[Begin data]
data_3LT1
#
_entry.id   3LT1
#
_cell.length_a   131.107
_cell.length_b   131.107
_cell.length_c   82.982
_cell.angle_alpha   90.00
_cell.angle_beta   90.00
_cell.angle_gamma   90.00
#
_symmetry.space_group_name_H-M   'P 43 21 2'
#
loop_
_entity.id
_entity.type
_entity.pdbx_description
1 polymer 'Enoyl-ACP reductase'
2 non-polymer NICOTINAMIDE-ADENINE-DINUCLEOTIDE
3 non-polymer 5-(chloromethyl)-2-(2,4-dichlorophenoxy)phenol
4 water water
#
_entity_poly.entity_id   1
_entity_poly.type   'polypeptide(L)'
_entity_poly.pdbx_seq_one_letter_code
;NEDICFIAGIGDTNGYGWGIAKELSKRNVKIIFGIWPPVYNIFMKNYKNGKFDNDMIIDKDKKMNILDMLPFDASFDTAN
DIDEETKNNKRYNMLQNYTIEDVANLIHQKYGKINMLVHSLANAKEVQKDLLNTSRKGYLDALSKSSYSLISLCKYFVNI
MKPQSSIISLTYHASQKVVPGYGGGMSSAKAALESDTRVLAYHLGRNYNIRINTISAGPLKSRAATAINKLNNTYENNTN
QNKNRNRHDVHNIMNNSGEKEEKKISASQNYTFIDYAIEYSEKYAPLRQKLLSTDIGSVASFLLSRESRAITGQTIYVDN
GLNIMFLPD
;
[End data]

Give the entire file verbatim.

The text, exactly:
data_3LT1
#
_entry.id   3LT1
#
_cell.length_a   131.107
_cell.length_b   131.107
_cell.length_c   82.982
_cell.angle_alpha   90.00
_cell.angle_beta   90.00
_cell.angle_gamma   90.00
#
_symmetry.space_group_name_H-M   'P 43 21 2'
#
loop_
_entity.id
_entity.type
_entity.pdbx_description
1 polymer 'Enoyl-ACP reductase'
2 non-polymer NICOTINAMIDE-ADENINE-DINUCLEOTIDE
3 non-polymer 5-(chloromethyl)-2-(2,4-dichlorophenoxy)phenol
4 water water
#
_entity_poly.entity_id   1
_entity_poly.type   'polypeptide(L)'
_entity_poly.pdbx_seq_one_letter_code
;NEDICFIAGIGDTNGYGWGIAKELSKRNVKIIFGIWPPVYNIFMKNYKNGKFDNDMIIDKDKKMNILDMLPFDASFDTAN
DIDEETKNNKRYNMLQNYTIEDVANLIHQKYGKINMLVHSLANAKEVQKDLLNTSRKGYLDALSKSSYSLISLCKYFVNI
MKPQSSIISLTYHASQKVVPGYGGGMSSAKAALESDTRVLAYHLGRNYNIRINTISAGPLKSRAATAINKLNNTYENNTN
QNKNRNRHDVHNIMNNSGEKEEKKISASQNYTFIDYAIEYSEKYAPLRQKLLSTDIGSVASFLLSRESRAITGQTIYVDN
GLNIMFLPD
;